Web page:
EnVision ESA Mission | The LPG team, scientific leader of the Radio Science experiment

Selected by ESA's Science Program Committee, the EnVision space mission will be launched in 2032. It will be the fifth medium-class mission of the Cosmic Vision plan. This orbiter to the planet Venus will focus on determining how and why this planet has evolved so differently from Earth.

globe venus
The interior of Venus - Crédit : Calvin J. Hamilton

The scientific objectives of the EnVision mission are mainly to determine the sequence of events that generated the regional and global features of the Venus surface, to characterize the regional and local geological units, and to determine the crustal support mechanisms, the mantle and core properties. It will also characterize the geodynamic framework that controls internal heat release throughout the history of Venus, and assess whether oceans were present on Venus in the past.
In addition, EnVision will use a number of different techniques to determine if the planet is active today.

EnVision will benefit from a significant contribution and potential sharing of responsibilities with NASA, notably through the supply of the Venus Synthetic Aperture Radar (VenSAR). NASA has also selected two missions to study Venus, the VERITAS and DAVINCI+ missions, which are scheduled to launch between 2028 and 2030.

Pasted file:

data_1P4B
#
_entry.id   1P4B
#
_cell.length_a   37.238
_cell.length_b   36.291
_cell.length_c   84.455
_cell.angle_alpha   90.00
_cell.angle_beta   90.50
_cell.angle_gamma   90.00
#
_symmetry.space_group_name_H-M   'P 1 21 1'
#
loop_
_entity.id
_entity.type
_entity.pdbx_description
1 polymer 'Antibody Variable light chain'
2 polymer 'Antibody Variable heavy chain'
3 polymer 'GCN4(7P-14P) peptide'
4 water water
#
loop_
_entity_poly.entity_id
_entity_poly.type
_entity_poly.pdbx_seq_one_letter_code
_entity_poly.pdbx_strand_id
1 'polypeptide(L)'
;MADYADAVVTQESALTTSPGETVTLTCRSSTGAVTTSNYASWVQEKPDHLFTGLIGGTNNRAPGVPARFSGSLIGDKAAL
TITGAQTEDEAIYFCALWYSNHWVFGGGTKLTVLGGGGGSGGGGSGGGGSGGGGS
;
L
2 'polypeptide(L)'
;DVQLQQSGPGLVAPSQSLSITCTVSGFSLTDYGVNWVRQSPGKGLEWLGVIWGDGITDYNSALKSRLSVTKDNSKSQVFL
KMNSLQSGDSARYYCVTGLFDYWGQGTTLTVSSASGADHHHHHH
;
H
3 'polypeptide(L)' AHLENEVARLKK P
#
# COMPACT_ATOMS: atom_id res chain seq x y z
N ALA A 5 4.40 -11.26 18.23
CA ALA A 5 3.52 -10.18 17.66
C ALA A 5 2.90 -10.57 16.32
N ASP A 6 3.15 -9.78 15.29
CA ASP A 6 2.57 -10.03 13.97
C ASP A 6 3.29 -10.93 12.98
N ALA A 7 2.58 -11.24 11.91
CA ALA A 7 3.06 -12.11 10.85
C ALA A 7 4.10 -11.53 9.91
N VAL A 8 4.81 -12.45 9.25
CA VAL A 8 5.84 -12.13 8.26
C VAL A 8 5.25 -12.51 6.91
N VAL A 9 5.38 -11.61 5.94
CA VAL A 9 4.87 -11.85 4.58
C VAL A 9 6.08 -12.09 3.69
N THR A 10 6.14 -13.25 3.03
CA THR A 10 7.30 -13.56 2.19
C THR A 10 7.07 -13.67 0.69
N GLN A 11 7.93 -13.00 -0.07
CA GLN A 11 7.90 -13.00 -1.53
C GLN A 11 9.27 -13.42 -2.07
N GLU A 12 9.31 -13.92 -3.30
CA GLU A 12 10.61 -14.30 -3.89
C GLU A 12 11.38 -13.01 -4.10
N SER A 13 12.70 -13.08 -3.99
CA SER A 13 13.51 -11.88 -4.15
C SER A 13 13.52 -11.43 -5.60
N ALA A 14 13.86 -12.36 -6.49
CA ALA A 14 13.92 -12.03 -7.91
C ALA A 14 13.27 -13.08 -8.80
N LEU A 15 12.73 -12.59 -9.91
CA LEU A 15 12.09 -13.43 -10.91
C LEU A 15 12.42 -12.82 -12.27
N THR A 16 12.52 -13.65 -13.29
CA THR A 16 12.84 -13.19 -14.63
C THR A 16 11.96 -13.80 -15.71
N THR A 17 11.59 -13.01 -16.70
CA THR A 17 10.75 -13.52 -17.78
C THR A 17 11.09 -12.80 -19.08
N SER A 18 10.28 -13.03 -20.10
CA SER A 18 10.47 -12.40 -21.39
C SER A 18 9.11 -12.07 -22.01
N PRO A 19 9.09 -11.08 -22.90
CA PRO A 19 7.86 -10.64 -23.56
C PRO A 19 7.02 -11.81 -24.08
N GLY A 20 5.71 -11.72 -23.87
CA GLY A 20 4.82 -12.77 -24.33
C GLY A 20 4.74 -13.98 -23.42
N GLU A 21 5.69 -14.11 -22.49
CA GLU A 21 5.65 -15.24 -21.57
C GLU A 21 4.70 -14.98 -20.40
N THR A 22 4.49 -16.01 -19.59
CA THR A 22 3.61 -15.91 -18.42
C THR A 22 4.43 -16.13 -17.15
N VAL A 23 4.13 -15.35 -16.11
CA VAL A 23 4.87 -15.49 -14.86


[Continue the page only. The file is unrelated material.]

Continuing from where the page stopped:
In addition to CNES, several French laboratories will be involved in this new mission to Venus: the Laboratoire de Planétologie et Géodynamique (LPG), the Institut de Recherche en Astrophysique et Planétologie (IRAP), the Laboratoire Atmosphères, Observations Spatiales (LATMOS), the Laboratoire d'études spatiales et d'instrumentation en astrophysique (LESIA), and the Laboratoire de Météorologie Dynamique (LMD).


The team responsible for the Radio-Science on EnVision is led from the LPG by Caroline Dumoulin, lecturer and Pascal Rosenblatt, contractual researcher.

Radio-Science includes two experiments:

- a gravity experiment to determine the radial structure (core size, mantle viscosity) via the tidal deformation signature in the gravity field, as well as the structure of the upper envelopes (crust, lithosphere) via gravity field anomalies and topography.

- a radio occultation experiment to probe the physical structure of the atmosphere (temperature, pressure) as well as its sulfuric acid content (gas and liquid) thanks to the bending and attenuation of the radio link between the probe and the terrestrial antenna when the probe passes behind Venus with respect to the Earth.

The Radio-Science team also includes researchers from Germany (University of Cologne, RIU), Italy (Sapienza University of Rome), France (CNES, LMD) and the United States (Boston University).


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